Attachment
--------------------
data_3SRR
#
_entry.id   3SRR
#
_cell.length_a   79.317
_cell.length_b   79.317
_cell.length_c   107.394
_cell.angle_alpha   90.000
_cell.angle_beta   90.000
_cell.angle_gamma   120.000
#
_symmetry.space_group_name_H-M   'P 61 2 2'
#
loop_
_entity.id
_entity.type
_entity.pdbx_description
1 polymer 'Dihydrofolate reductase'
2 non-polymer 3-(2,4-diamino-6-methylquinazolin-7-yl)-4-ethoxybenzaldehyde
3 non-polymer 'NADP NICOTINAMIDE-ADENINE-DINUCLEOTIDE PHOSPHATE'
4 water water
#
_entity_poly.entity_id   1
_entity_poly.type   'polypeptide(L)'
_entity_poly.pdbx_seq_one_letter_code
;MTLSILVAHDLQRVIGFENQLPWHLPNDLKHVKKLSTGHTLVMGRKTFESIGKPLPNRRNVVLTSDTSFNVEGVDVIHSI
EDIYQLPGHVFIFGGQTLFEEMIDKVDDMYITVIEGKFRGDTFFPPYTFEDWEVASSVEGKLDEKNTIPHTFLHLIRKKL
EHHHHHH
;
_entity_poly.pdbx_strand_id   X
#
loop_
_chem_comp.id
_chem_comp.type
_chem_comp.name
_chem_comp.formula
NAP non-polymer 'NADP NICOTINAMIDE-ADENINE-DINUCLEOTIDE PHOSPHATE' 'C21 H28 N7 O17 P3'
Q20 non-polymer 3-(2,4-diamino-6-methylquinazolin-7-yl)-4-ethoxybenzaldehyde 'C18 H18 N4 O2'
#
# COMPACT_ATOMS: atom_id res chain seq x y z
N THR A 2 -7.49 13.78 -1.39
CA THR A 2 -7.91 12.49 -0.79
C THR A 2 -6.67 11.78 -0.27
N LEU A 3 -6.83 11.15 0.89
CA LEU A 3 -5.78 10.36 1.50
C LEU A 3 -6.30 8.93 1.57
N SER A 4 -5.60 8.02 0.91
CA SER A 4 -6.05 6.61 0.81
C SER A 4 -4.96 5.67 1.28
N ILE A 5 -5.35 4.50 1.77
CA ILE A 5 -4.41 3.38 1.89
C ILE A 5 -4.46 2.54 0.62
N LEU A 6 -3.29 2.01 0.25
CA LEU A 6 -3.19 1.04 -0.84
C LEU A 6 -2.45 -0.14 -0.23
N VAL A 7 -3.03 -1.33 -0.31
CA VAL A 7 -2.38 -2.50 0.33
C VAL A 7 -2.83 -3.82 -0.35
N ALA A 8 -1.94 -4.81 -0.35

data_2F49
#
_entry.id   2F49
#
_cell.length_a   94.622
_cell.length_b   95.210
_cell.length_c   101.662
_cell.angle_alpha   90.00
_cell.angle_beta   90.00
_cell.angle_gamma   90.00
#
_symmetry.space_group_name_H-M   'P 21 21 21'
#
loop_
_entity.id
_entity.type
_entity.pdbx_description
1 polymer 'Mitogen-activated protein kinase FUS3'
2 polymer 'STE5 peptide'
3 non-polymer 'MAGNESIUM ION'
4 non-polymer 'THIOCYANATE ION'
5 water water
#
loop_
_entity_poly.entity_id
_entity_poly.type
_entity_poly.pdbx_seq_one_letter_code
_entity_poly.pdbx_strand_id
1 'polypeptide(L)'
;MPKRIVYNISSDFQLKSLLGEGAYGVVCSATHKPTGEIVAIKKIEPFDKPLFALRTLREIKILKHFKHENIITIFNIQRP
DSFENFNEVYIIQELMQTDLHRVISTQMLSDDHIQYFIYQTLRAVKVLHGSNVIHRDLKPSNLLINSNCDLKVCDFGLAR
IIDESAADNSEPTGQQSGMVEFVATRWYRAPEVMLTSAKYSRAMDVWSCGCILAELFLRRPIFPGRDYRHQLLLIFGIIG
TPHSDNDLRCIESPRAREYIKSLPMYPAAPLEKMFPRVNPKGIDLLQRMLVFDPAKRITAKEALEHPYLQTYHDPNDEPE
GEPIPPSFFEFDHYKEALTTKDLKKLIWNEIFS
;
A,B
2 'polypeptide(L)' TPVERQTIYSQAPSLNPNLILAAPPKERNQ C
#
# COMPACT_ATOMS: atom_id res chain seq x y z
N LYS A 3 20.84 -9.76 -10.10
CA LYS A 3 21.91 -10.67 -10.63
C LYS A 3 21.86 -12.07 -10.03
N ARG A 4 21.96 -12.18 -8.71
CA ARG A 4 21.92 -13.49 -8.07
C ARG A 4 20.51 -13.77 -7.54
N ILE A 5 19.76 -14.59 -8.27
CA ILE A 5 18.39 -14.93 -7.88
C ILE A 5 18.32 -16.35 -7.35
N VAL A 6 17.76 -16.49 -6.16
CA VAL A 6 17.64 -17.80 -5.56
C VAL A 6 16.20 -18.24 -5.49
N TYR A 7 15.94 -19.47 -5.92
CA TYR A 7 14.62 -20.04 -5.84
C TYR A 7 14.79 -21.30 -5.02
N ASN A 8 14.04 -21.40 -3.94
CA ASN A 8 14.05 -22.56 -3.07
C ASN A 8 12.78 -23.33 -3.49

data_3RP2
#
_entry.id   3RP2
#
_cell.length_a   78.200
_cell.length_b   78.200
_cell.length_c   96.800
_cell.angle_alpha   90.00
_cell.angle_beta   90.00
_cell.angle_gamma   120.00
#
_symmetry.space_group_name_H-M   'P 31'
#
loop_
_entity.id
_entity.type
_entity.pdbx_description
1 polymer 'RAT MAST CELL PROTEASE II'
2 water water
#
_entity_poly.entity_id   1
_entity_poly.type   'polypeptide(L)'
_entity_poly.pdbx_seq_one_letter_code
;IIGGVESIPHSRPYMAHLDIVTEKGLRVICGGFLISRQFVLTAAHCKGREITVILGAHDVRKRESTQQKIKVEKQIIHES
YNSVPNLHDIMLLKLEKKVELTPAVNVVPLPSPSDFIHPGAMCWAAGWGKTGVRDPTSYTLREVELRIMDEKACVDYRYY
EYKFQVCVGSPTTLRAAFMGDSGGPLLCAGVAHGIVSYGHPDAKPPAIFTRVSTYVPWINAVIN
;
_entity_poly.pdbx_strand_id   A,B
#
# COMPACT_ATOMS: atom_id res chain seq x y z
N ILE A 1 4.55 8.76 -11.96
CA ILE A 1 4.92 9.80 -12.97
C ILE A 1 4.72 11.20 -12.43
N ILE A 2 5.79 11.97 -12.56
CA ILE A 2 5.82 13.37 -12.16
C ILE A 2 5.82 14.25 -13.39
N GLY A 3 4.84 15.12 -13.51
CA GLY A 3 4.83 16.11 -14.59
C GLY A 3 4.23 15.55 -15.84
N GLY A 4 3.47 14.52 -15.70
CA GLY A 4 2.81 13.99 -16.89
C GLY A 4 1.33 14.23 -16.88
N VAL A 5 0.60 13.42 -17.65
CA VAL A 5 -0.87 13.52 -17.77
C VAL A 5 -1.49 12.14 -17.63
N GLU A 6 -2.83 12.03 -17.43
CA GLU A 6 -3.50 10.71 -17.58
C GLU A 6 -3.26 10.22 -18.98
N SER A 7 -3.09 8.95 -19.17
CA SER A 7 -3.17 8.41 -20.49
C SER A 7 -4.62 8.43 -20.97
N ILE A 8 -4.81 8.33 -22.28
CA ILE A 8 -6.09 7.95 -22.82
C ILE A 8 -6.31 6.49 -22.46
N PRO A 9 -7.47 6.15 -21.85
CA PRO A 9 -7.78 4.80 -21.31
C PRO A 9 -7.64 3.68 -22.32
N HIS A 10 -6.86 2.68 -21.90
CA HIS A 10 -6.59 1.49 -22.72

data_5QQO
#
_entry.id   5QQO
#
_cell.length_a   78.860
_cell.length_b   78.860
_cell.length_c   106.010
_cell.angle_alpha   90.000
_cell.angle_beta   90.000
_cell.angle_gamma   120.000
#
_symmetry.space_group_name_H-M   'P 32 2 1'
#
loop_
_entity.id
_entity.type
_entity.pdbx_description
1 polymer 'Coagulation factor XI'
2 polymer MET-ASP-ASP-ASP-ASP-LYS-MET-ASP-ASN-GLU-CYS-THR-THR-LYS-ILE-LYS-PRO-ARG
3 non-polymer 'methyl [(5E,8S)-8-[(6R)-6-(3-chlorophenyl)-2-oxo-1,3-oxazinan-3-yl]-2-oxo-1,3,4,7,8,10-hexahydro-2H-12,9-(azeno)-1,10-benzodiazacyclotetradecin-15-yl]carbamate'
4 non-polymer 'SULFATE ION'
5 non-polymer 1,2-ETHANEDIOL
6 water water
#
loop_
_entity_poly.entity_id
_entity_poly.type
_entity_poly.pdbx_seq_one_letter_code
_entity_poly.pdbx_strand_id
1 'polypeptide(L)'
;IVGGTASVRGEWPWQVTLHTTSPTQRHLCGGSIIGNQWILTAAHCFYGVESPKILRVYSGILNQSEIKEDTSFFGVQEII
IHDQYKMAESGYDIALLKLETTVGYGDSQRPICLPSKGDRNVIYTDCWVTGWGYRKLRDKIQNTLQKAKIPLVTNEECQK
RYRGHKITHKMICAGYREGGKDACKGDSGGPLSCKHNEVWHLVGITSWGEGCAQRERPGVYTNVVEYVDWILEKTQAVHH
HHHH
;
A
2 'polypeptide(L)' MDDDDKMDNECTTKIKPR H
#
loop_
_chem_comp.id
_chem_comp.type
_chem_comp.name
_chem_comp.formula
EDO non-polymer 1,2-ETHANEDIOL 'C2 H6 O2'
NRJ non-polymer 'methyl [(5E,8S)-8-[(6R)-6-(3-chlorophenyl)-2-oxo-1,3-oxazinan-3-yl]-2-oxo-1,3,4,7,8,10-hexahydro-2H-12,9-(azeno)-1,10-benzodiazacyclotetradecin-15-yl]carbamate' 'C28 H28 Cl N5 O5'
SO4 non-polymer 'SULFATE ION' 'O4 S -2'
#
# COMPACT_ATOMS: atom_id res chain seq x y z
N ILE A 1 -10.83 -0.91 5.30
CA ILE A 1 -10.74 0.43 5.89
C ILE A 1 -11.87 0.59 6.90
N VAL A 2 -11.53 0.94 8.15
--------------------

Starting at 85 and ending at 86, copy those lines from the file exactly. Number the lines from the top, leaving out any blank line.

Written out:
_entity_poly.type
_entity_poly.pdbx_seq_one_letter_code